Whilst looking around up London for inspiration in galleries I cam across an exhibition called ‘Forests, rocks and torrents’, unfortunately as this was last year I cannot remember which gallery it was, I only jotted down the artists, titles of pieces and notes on each piece.
One such artist was Francois Diday, his work caught my eye at first because I recognised the scenes from my visits to Switzerland and Norway. I primarily enjoy using my camera to photograph landscapes and naturally landscape paintings appeal to me, what I found interesting with Diday’s paintings is the fantastic composition of each piece.
Francois Diday lived in the 1800’s, and considering the 200 years between his paintings and my photographs of Norway, there is very little difference in the scenes as they are all untainted by human expansion and intrusive settlements. The paintings are incredibly realistic and make use of natural and warm tones.
Another artist in the exhibition was Knud Baade, he too painted landscapes of Norwegian mountain ranges and the Fjords. Again his paintings are similar to Diday’s as they have fantastic photorealistic qualities.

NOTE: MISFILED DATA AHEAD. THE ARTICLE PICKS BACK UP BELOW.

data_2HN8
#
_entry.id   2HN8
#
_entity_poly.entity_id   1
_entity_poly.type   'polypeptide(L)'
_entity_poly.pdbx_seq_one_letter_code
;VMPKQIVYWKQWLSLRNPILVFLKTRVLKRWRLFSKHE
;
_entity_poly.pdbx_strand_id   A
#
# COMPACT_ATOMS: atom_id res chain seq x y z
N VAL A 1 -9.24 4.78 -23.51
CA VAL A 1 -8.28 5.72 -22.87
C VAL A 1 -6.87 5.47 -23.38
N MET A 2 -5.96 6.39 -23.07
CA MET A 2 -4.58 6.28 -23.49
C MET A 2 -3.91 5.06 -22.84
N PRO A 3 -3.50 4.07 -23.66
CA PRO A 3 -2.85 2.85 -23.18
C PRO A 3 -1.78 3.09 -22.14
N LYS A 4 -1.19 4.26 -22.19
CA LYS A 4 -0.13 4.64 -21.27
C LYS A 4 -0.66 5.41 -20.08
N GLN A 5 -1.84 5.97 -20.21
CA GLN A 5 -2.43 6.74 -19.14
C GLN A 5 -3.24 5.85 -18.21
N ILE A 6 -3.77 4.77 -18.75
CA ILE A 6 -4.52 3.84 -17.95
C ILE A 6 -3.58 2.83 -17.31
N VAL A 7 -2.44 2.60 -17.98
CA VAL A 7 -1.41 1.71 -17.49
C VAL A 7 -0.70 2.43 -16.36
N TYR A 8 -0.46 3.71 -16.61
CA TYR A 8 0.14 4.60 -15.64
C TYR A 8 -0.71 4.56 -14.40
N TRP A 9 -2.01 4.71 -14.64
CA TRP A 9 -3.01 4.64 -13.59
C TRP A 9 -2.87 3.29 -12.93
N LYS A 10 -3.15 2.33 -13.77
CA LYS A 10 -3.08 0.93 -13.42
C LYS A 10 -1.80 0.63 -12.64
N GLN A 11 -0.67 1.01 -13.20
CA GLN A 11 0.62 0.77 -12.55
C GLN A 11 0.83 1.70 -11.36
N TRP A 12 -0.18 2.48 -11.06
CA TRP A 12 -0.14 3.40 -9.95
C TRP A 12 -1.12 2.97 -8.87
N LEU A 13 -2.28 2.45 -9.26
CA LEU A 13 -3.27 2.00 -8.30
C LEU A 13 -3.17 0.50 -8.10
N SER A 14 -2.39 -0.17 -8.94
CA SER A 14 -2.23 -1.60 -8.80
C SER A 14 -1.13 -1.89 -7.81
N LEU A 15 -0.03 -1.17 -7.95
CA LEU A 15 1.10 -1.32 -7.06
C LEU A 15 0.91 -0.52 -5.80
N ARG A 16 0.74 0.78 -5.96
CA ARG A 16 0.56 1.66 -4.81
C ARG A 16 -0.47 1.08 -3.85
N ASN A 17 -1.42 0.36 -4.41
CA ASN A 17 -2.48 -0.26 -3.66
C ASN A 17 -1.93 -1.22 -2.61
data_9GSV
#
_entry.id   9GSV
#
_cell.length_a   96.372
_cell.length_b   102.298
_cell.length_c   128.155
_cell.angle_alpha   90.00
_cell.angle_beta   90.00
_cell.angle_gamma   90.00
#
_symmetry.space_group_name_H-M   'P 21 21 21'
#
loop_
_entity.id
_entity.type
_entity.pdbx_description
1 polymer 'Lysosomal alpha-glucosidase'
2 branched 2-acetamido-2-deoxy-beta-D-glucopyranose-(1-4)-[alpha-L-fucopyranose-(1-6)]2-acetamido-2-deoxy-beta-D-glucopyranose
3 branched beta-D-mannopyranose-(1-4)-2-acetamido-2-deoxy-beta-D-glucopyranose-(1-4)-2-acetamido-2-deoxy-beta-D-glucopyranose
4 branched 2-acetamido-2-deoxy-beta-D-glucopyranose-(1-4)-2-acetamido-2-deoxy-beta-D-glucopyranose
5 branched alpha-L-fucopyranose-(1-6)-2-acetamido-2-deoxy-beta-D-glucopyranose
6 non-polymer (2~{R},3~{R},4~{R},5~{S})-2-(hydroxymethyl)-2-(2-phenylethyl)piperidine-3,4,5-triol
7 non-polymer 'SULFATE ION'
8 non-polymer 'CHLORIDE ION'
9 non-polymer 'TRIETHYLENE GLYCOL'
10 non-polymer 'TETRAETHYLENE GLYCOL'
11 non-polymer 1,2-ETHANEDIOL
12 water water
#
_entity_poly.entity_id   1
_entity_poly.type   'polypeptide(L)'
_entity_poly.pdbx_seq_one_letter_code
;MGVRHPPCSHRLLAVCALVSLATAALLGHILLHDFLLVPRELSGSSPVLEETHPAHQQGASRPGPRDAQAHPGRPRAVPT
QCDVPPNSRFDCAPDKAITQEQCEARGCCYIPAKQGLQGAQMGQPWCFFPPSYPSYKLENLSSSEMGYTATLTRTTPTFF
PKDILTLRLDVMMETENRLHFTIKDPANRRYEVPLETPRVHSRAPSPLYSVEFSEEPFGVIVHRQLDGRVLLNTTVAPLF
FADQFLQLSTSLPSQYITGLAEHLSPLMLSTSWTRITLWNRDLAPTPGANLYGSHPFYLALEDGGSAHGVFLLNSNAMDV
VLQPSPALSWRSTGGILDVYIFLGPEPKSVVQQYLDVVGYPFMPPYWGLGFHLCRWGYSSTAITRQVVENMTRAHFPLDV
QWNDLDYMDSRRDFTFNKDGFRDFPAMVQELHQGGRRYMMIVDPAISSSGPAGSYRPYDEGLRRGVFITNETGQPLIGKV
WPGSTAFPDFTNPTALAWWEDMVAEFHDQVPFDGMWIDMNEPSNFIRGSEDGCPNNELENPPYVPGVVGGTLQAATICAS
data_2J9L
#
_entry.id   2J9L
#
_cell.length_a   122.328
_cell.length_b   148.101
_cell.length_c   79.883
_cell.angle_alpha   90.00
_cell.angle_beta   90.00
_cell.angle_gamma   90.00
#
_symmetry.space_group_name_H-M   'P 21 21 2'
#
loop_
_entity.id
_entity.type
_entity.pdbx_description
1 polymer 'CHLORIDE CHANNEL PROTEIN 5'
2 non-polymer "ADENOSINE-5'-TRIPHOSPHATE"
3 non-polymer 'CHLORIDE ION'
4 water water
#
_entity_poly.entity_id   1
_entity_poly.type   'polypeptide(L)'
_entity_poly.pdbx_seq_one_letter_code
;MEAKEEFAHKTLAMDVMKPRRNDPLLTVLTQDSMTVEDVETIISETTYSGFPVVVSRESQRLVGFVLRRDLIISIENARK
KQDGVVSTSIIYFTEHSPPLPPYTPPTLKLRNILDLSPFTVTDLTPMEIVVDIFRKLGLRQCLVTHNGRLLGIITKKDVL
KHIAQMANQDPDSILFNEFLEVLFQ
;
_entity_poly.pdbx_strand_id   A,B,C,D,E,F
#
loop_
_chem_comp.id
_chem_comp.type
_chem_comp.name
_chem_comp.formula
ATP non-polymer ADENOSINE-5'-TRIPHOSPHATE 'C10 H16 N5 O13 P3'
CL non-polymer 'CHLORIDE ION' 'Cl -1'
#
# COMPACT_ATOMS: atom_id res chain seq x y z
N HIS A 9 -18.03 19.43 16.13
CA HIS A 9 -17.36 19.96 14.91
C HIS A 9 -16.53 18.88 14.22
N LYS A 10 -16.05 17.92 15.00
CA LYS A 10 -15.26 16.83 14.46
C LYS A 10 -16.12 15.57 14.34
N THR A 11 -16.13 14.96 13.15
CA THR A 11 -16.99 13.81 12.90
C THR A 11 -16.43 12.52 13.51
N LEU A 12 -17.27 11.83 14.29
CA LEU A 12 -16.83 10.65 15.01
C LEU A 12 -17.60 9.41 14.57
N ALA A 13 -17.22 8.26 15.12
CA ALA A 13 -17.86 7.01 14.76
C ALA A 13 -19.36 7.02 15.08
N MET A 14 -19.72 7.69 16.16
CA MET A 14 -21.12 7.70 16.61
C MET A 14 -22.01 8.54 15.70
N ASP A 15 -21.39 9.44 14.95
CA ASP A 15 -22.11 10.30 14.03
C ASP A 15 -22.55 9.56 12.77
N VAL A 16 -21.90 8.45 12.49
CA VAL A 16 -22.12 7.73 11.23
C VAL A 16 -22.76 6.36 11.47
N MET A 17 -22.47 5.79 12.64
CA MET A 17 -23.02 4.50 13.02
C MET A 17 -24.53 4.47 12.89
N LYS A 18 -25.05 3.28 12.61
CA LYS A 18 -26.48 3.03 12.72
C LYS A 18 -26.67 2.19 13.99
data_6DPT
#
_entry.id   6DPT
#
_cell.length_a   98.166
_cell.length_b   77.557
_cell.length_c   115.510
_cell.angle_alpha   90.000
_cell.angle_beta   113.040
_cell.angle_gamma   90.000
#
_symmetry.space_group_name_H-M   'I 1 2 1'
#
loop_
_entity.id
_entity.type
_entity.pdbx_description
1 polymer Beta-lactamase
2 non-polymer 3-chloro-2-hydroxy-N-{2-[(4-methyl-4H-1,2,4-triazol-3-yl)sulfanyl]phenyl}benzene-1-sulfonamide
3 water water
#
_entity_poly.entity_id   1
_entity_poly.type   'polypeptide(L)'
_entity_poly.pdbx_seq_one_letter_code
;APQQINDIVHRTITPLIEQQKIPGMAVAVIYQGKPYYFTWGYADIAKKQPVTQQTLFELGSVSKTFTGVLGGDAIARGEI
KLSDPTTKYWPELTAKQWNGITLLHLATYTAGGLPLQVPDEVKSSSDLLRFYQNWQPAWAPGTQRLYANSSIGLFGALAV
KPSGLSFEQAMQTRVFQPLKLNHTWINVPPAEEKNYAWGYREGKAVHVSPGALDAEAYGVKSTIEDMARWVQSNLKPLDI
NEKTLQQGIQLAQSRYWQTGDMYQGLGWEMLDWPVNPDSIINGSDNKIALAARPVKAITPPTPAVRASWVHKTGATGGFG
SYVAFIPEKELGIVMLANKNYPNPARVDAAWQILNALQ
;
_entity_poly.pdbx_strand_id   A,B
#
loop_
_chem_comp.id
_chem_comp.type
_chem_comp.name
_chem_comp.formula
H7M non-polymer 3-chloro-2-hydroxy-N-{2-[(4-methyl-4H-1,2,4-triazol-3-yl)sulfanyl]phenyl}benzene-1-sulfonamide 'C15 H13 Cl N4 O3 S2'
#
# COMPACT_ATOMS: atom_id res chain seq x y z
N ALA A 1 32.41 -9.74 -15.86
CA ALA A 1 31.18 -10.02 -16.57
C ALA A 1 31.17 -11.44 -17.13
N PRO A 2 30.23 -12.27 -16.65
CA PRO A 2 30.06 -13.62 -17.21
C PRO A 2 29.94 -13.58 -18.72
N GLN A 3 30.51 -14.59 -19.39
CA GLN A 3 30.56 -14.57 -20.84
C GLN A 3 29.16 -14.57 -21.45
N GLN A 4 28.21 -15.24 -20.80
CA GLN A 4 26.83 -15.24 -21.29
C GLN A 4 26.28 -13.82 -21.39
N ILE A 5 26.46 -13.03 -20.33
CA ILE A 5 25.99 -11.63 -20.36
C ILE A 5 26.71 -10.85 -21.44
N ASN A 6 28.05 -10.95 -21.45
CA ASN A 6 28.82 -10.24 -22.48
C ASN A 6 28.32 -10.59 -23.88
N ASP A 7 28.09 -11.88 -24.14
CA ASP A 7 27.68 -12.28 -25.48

The paintings are very tranquil and encompass the viewer with relaxing sensation, very much how you feel when you are in the presence of the Swiss and Norwegian mountains. This is what helped lead me to creating my editorial in such a minimalistic style, I felt the pictures spoke for themselves and didn’t need fancy graphical design in the article which contains them, this would have made the article seem cluttered.
4:17 pm • 20 May 2012
An artist whose mediums know no bounds. From musical composition and instrument design to sculpture, painting and literature, Laramee has received more than 30 art grants in 30 years of practice. His work has been presented in the United States, Belgium, France, Germany, Switzerland, Japan and Latin America.
Whilst browsing the web for inspiration into my book project I stumbled across Laramee’s book carving sculptures and I was completely astounded. The attention to detail in every single piece is unbelievable, the carvings are convincingly photo-realistic and I still find myself almost doubting that they are in fact made from books carved into shape with small craft drills.
Laramee takes advantage of the natural colour of the paper in the books for some of the mountain ranges he carves out of the books, and for the flora covering the mountains he uses a variety of dark forest greens with washed out greens as highlights, the colour palettes are very minimal and subdued - very natural.